Figure (see Caption) Figure 39. Sentinel-2 infrared satellite images showing a persistent thermal anomaly in the summit crater of Bagana on 26 February (top left), 13 March (top right), 23 March (bottom left), and 6 June (bottom right) 2021. On 13 March incandescent material was visible on the N flank, which by 23 March appeared to be a lava flow. Sentinel-2 images with "Atmospheric penetration" (bands 12, 11, 8A) rendering. Courtesy of Sentinel Hub Playground.
Figure (see Caption) Figure 40. Distinct sulfur dioxide plumes were detected from Bagana on 19 March (top left), 22 May (top right), 26 July (bottom left), and 17 August (bottom right) 2021. Some of these plumes exceeded 2 Dobson Units (DUs) and drifted in different directions. Data is from the TROPOMI instrument on the Sentinel-5P satellite. Courtesy of NASA Global Sulfur Dioxide Monitoring Page.

Ash emissions reported by the Darwin VAAC on 10 March rose to 2.4 km altitude and drifted NW, based on HIMAWARI-8 satellite images. On 14 June the ash plume rose to 2.1 km altitude and drifted W. Another ash plume on 9 July rose to 1.8 km altitude and drifted W. A Darwin VAAC report issued on 31 July described an ash plume that rose to a maximum altitude of 4.6 km and drifted W, followed by gas-and-steam emissions; however, this was not clearly visible due to the weather.

Geological Summary. Bagana volcano, in a remote portion of central Bougainville Island, is frequently active. This massive symmetrical cone was largely constructed by an accumulation of viscous andesitic lava flows. The entire edifice could have been constructed in about 300 years at its present rate of lava production. Eruptive activity is characterized by non-explosive effusion of viscous lava that maintains a small lava dome in the summit crater, although occasional explosive activity produces pyroclastic flows. Lava flows with tongue-shaped lobes up to 50 m thick and prominent levees descend the flanks on all sides.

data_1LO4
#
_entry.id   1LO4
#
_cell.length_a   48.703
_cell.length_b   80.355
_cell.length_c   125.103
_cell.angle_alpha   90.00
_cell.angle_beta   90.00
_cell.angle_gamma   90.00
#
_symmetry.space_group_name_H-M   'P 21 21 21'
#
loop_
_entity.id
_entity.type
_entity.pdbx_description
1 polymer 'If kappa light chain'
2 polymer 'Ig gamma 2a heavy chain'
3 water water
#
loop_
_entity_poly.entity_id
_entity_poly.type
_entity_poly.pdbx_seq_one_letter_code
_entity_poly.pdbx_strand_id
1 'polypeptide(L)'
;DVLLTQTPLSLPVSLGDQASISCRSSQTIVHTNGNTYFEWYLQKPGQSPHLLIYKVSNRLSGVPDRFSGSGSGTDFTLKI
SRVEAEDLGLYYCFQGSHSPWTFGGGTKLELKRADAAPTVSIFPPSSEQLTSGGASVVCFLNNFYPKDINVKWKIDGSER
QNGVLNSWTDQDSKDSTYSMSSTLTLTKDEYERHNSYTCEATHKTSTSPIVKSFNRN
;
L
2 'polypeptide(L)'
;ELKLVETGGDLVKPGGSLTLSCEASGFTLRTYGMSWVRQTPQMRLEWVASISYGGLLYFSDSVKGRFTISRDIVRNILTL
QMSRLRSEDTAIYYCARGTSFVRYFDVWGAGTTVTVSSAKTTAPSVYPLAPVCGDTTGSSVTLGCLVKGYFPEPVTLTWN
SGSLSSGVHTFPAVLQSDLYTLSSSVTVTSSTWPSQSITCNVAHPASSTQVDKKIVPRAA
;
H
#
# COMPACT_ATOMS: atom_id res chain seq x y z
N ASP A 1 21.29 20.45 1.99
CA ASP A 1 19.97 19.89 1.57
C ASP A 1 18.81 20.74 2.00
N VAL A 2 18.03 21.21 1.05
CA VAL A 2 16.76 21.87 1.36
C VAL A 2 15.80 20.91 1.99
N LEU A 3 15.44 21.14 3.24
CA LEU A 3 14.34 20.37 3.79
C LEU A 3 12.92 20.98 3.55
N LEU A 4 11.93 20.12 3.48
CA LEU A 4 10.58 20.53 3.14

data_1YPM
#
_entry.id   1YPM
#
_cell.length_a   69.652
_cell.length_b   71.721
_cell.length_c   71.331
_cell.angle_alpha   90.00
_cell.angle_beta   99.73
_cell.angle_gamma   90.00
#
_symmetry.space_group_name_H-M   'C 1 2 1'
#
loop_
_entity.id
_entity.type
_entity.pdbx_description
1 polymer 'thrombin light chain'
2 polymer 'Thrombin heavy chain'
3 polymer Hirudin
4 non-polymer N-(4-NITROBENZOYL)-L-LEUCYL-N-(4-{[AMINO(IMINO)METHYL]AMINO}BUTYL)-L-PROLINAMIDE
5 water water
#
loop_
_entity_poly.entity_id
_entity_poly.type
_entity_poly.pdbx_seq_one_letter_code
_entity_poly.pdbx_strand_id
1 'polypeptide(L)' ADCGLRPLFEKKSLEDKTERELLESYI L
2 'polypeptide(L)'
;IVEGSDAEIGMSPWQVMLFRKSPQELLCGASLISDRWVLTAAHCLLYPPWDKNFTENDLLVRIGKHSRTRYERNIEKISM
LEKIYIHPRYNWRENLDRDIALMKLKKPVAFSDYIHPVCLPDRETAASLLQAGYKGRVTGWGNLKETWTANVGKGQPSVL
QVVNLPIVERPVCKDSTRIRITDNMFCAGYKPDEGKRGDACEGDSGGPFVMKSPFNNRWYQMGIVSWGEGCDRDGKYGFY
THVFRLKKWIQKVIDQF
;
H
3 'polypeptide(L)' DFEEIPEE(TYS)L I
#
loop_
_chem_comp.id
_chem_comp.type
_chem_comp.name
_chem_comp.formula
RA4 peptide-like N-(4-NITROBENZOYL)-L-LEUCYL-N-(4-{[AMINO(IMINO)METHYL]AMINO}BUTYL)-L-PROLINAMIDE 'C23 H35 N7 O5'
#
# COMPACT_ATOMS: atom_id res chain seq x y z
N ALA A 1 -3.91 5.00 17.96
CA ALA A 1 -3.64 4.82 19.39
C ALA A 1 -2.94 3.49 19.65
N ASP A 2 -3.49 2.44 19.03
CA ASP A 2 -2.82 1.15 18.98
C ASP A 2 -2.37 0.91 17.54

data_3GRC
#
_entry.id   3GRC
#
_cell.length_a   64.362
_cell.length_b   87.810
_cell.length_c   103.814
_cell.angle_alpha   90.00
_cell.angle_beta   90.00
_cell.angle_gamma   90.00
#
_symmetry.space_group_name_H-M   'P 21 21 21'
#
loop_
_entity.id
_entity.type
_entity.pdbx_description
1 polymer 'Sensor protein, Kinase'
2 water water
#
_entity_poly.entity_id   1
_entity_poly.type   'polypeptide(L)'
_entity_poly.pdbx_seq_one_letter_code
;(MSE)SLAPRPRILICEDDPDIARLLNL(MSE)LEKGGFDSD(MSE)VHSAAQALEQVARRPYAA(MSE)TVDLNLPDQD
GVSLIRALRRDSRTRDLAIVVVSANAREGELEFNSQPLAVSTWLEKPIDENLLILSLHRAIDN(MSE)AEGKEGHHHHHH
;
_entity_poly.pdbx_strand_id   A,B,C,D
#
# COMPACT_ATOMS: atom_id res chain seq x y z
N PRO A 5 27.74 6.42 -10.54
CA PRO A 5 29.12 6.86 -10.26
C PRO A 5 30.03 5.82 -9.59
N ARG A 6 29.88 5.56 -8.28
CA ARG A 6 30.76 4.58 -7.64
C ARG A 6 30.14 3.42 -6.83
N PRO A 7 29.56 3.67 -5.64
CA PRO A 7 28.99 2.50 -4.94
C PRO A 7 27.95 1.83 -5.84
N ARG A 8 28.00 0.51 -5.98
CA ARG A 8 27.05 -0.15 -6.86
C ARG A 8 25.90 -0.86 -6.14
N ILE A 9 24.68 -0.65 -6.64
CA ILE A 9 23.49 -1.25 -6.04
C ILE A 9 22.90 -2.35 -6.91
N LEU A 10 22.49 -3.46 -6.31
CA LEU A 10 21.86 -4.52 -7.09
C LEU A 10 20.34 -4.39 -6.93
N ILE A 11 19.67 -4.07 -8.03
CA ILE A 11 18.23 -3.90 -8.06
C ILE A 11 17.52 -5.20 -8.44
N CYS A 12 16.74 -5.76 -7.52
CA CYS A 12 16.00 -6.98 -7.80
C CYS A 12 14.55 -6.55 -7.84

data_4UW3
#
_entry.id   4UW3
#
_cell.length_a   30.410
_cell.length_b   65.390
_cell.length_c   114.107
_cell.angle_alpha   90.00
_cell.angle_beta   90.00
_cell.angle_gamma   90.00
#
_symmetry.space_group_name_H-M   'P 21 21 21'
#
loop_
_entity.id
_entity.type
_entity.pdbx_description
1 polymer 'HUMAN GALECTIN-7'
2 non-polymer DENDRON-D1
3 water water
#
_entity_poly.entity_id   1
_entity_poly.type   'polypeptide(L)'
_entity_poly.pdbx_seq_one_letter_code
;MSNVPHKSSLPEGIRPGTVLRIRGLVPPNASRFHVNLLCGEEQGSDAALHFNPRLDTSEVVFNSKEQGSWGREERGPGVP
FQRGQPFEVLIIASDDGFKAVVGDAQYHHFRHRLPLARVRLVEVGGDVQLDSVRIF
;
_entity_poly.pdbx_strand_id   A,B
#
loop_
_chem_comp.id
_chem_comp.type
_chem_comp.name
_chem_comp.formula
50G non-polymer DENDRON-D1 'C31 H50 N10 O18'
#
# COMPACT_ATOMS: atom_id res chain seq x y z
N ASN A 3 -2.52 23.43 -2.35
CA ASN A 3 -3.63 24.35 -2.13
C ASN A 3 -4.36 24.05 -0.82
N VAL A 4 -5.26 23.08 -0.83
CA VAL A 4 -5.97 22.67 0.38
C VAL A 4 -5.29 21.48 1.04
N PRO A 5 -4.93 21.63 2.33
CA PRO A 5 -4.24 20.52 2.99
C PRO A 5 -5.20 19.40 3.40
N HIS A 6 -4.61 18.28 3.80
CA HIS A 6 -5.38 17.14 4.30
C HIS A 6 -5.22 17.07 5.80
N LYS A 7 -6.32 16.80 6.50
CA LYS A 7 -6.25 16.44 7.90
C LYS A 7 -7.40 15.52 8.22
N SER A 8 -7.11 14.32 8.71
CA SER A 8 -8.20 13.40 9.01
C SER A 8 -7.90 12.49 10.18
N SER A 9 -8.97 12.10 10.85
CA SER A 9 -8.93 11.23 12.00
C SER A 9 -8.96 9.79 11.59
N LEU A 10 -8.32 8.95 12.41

Information Contacts: Darwin Volcanic Ash Advisory Centre (VAAC), Bureau of Meteorology, Northern Territory Regional Office, PO Box 40050, Casuarina, NT 0811, Australia (URL: http://www.bom.gov.au/info/vaac/); MIROVA (Middle InfraRed Observation of Volcanic Activity), a collaborative project between the Universities of Turin and Florence (Italy) supported by the Centre for Volcanic Risk of the Italian Civil Protection Department (URL: http://www.mirovaweb.it/); Hawai'i Institute of Geophysics and Planetology (HIGP) - MODVOLC Thermal Alerts System, School of Ocean and Earth Science and Technology (SOEST), Univ. of Hawai'i, 2525 Correa Road, Honolulu, HI 96822, USA (URL: http://modis.higp.hawaii.edu/); NASA Global Sulfur Dioxide Monitoring Page, Atmospheric Chemistry and Dynamics Laboratory, NASA Goddard Space Flight Center (NASA/GSFC), 8800 Greenbelt Road, Goddard, Maryland, USA (URL: https://so2.gsfc.nasa.gov/); Sentinel Hub Playground (URL: https://www.sentinel-hub.com/explore/sentinel-playground).